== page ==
For Your Well-Being

These are the questions what the people generally make formally or informally to the friends, relatives, specialists or the experienced ones and the answers given are also some sort of hear-say. I would welcome if they are added and/or attributed authentically. Further, none should rely on information provided here for health problems. Any questions regarding health should be addressed to own physician or other healthcare provider.

Question No.1: Are there really bugs in my eyebrows?
Ans.: The average clean face may contain thousands of tiny 8-legged relatives to spiders, called face mites. They live in your eyebrows and eye-flashes, feeding on dead skin cells and secretions. They are so efficient at digesting that they have no excretory opening.

Question No.2: Who gets more antibiotics – animals or humans?
Ans.: 70% of the antibiotics sold in America are given to cattle, to combat aidosis, which they acquire by being fed corn, which is not a natural part of a cow’s diet. Cows can only live for about 6 months on the corn diet, which makes them obese. They are slaughtered before they are killed by the corn diet.

Question No.3: Can green tea help my memory?
Ans.: A Japanese study of people over 70 revealed that those who drank 2-3 cups of green tea daily scored better on cognitive tests. The more they drank, the better they performed. This may explain why dementia rates, including Alzheimer’s disease, are lower in Japan than in the United States.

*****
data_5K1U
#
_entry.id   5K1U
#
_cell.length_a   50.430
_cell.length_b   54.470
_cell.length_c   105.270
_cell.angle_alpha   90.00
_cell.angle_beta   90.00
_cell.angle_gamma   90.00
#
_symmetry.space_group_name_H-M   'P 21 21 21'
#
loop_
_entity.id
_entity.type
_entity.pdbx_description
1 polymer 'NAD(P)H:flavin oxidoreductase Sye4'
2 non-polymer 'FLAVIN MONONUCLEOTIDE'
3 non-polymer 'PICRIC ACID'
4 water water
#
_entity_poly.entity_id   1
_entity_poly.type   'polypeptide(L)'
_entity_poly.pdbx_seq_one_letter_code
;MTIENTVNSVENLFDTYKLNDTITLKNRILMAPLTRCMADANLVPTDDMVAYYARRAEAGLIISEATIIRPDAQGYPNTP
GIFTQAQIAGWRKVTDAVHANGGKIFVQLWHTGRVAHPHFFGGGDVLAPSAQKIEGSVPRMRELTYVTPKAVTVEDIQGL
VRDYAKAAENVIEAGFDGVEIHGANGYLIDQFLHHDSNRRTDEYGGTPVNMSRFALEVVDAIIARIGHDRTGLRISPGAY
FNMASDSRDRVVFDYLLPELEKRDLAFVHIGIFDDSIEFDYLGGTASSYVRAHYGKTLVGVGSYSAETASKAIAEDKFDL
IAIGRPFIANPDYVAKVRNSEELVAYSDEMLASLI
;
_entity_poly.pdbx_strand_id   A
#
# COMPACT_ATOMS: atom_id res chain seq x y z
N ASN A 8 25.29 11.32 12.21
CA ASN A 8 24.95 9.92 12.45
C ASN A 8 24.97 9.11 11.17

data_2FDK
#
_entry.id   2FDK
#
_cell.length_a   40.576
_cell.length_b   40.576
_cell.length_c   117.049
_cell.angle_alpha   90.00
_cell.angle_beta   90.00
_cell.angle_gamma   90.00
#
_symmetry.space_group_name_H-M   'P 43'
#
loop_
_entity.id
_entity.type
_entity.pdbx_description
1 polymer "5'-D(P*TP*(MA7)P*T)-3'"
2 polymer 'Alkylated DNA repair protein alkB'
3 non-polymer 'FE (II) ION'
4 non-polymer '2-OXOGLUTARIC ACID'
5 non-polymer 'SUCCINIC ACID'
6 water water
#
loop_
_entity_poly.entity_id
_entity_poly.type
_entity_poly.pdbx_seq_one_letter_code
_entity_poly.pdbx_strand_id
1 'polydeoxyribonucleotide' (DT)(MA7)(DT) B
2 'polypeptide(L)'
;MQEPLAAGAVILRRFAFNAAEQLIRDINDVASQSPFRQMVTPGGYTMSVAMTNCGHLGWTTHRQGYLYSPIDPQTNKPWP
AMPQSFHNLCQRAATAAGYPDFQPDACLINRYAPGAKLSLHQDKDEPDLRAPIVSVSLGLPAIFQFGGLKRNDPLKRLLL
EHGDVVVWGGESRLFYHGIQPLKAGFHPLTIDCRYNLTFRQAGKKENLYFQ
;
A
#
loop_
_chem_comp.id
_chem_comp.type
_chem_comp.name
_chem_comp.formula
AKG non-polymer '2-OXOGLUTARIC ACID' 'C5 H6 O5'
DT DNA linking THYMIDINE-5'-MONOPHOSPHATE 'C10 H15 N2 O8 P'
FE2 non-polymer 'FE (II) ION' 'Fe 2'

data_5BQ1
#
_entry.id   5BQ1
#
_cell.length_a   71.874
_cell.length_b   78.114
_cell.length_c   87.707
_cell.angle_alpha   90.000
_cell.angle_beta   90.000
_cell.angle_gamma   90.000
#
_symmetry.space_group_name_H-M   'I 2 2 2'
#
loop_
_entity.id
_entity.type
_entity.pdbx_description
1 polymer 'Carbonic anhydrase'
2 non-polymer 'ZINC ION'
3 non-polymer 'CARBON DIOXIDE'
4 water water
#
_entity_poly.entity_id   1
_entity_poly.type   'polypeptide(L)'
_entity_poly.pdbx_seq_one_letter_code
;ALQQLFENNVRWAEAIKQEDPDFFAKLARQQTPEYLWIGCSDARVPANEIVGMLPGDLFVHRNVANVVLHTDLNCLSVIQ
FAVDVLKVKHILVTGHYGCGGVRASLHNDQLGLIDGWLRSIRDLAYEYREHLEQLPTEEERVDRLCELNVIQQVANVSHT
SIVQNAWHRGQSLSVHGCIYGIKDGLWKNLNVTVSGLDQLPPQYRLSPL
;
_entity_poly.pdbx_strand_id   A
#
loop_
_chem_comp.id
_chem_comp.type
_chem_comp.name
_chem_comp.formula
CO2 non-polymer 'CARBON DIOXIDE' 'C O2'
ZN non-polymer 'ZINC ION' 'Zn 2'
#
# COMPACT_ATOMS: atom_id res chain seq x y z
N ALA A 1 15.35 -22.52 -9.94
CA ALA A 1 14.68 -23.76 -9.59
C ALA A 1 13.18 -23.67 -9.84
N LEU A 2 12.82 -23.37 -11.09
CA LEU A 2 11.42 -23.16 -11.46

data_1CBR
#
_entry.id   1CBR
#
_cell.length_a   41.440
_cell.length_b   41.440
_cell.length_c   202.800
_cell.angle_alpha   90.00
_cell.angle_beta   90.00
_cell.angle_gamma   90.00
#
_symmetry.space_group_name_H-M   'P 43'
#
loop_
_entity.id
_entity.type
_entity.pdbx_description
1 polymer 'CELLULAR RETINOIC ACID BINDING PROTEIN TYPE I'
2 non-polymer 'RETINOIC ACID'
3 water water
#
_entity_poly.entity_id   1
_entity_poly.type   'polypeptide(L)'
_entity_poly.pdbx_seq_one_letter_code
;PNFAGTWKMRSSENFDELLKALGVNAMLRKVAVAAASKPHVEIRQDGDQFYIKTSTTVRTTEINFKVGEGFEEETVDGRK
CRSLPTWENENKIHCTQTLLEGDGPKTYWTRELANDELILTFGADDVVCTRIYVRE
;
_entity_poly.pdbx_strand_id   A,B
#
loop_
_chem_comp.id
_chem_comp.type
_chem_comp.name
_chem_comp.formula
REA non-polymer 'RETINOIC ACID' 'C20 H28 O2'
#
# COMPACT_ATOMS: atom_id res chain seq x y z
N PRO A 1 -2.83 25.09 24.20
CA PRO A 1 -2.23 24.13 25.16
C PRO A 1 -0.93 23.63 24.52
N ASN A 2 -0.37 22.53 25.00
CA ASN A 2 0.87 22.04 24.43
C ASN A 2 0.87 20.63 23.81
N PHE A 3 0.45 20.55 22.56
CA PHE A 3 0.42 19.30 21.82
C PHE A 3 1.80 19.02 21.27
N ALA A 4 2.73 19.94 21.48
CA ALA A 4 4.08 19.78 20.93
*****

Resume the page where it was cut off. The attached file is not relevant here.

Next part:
Question No.4: How long should I wait before I may see my doctor with a sinus infection? Ans.: After a week, 75% of sinus infections clear up on their own, especially if they are mild. Saline nasal rinses have been shown to be effective at relieving sinus symptoms. Oil of oregano (not the oregano in you pantry) is also effective at combating sinus and bronchitis symptoms.

Question No.5: How often do doctors give their patients sugar pills?
Ans.: A new survey reveals that 45% of doctors have given patients a placebo medication or a pill with no active ingredients. The study also reveals that 96% of doctors believe in the therapeutic value of the placebo effect.

Question No.6: How much difference does diabetes make for my heart?
Ans.: Those over 40 with diabetes can expect that their heart has aged by 15 years, on average. Regular exercise, watching your blood sugar carefully and following a low-glyemic diet is the best antidote.

Question No.7: Can I derive any health benefits from walking only 3 days a week?
Ans.:
In one 3-month study, the participants dropped at least 5 points in systolic blood pressure from only 3 brisk half – hour walks per week, they also took an inch off their waistlines.

Question No.8: Is there a low-calorie nut?
Ans.: Chestnuts are low in calories compared to other nuts. Six roasted chestnuts have only 27 grams of good carbohydrates and just 124 calories.

Question No.9: What’s a simple way of lowering blood pressure?
Ans.: In a study, 60 adults were asked to refrain from salting their foods and eating salty food. As a result, after 6 weeks, their systolic blood pressure dropped by 8%, cutting their stroke risk by one-third and their heart disease risk by 25%.

Question No.10: Is it okay to microwave broccoli? it’s handier than steaming.
Ans.: Steam it. Microwaving strips most of the antioxidant benefits from vegetables. Add selenium-rich sunflower seeds, nuts, or mushrooms to your steamed broccoli high in the super-nutrient sulforaphane. Broccoli is 13 times more potent when combined with the mineral selenium.


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